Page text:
In the Golden Age of Hollywood, after filming costumes were sent to warehouses, where they were stored on ordinary metal hangers, where it was torn under their weight. Sprawled fabric, if possible, was altered and repainted. Thus, something almost unrecognizable was made from an old costume.
What has miraculously survived in Hollywood studios today is a rarity that is now kept in museums or private collections. And before, the costume did not attach importance after a filmed movie. The costume worked the way out. “Stop! Cut! Thanks to all!”. To throw away.
In 1962, one of the directors of Universal Studios, James Tumblin, once saw Scarlett’s dress from the movie Gone With the Wind on the floor. It turned out they were going to throw it out. Tumblin bought it for $ 20 and sold it at auction for $ 137,000 53 years later.
In the late 60s, when studio production began to decline and many studios were forced to go into debt to somehow stay afloat, they organized real auctions, selling costumes, props, and even antiques. For example, in the early 70s, the famous MGM studio arranged a sale of the costumes of their archival funds.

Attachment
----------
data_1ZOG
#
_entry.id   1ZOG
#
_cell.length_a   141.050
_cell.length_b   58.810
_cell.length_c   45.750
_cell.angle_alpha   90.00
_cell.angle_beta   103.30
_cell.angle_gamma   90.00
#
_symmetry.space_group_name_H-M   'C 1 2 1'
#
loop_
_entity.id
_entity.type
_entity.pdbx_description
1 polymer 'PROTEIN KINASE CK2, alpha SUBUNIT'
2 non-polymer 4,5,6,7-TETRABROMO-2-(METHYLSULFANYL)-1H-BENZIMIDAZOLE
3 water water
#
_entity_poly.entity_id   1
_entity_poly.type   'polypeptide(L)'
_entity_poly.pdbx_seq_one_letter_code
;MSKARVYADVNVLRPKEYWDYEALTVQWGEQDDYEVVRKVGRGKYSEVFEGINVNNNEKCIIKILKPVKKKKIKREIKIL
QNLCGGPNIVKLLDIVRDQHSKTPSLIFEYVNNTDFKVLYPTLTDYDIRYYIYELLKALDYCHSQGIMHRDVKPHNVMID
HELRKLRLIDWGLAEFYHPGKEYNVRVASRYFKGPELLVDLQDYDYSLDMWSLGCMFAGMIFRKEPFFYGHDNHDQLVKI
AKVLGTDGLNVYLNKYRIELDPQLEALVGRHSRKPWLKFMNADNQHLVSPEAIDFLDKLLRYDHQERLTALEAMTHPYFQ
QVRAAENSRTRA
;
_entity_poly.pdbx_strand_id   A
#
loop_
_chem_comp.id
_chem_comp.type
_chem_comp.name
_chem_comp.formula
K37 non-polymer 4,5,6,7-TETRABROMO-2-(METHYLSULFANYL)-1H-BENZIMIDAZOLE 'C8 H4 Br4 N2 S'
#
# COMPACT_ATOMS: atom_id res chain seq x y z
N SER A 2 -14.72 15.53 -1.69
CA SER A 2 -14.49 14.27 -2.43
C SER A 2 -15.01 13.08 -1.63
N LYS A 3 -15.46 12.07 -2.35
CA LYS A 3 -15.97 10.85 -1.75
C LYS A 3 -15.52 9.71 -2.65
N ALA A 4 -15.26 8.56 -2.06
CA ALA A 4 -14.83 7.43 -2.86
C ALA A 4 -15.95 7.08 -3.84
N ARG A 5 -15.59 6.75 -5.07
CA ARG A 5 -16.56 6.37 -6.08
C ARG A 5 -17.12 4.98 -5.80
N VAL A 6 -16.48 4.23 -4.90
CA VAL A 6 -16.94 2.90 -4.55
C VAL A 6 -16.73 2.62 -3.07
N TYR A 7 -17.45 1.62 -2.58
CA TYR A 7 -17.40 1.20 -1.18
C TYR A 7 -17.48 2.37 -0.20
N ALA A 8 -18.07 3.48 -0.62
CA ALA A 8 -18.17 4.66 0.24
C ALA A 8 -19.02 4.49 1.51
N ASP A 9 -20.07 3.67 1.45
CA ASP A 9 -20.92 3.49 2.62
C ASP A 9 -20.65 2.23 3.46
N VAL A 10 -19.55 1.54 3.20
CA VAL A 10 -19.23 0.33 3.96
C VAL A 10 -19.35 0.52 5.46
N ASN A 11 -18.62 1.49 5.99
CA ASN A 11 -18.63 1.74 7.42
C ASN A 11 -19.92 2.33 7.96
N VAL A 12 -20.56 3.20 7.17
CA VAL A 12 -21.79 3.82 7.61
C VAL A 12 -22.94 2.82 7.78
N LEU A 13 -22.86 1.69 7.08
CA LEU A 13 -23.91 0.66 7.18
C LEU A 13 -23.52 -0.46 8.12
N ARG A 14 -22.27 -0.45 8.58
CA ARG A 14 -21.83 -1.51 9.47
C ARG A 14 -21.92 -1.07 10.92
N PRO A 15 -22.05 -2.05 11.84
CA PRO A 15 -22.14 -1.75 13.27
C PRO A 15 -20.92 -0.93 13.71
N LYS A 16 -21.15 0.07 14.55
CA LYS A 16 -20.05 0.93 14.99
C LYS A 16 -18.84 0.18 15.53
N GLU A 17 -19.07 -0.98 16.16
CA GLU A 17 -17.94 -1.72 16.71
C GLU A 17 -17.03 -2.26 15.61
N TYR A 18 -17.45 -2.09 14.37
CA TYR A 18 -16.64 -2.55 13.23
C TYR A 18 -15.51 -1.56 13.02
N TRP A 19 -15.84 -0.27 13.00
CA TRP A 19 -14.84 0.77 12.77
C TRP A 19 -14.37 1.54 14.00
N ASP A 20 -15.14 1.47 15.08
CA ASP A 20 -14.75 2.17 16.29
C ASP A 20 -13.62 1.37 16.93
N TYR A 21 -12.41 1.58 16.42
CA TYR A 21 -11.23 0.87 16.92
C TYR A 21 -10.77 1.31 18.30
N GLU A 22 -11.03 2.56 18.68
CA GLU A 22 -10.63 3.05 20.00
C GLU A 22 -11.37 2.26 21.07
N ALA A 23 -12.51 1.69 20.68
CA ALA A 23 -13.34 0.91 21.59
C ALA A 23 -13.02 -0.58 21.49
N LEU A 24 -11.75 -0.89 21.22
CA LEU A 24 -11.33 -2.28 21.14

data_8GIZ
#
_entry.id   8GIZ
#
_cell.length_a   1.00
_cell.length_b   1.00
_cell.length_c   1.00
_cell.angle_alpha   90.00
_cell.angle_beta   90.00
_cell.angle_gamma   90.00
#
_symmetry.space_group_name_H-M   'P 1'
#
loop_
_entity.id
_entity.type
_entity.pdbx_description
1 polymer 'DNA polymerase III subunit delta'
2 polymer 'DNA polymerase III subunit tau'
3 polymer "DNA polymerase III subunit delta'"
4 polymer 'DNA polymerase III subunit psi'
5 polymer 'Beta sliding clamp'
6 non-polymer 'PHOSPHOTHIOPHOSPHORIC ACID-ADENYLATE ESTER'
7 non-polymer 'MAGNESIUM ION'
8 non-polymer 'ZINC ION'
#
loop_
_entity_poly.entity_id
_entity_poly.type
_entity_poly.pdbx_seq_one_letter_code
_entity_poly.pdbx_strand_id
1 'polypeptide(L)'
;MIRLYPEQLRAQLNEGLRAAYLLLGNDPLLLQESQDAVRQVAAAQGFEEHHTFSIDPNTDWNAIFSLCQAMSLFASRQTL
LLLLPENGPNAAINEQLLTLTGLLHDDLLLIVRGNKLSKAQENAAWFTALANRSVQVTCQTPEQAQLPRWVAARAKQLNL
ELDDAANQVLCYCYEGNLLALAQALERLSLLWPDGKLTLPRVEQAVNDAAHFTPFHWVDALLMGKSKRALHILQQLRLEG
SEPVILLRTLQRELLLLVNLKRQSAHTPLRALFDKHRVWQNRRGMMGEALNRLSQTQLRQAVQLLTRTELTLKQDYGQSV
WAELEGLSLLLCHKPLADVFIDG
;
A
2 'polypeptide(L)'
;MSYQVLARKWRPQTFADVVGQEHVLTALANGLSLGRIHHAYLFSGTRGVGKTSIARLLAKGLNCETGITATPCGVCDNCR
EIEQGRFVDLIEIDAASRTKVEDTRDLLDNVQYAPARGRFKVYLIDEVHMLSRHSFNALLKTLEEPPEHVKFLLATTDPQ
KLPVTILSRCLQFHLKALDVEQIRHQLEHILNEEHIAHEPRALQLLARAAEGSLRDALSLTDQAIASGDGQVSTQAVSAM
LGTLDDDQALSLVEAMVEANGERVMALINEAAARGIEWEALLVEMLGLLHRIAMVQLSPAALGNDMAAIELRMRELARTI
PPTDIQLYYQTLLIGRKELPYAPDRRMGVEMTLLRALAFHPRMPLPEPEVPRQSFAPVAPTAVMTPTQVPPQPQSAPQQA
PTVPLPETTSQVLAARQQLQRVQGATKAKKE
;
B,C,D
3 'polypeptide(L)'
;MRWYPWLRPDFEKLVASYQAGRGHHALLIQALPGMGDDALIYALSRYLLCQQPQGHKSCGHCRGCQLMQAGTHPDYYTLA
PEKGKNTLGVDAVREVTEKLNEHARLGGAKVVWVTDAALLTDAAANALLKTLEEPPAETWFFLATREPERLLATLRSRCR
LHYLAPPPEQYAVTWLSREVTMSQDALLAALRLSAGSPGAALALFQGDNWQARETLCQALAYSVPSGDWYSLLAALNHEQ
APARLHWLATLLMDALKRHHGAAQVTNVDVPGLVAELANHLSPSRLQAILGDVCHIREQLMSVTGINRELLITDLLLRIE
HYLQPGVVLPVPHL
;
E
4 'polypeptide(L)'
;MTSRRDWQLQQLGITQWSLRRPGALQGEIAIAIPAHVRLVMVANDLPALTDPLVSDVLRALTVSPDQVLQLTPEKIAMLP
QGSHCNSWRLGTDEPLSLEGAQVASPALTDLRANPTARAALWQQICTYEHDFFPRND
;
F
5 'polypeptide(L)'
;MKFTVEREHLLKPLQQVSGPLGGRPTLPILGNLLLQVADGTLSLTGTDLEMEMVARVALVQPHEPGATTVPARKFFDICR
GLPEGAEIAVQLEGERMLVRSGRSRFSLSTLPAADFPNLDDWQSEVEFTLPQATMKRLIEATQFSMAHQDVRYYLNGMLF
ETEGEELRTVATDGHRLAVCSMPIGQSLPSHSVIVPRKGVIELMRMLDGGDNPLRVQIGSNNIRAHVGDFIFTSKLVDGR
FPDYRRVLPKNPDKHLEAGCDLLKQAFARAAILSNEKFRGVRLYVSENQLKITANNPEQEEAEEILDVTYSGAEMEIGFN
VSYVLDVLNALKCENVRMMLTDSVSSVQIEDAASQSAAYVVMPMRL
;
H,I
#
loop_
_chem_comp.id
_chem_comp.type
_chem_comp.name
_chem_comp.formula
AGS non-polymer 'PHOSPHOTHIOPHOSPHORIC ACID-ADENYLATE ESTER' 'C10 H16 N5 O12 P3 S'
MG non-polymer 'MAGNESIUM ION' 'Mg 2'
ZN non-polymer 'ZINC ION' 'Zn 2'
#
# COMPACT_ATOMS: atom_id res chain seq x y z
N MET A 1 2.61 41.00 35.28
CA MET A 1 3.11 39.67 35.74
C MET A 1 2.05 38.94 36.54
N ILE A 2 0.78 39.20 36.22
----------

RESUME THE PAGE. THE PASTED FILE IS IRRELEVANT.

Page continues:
Now especially remarkable costumes are handed over to museums. Most often these are museums of cinema, history of costume, or museums of applied arts. There are museums in New York (Metropolitan), Los Angeles (FIDM Museum), London (Victoria and Albert Museum).
The Berlin Deutsche Kinemathek boasts a large collection (over 3,300 garments and archival materials) by Marlene Dietrich. The Cinematheque Francaise Museum houses over a thousand costumes from Hollywood and French films.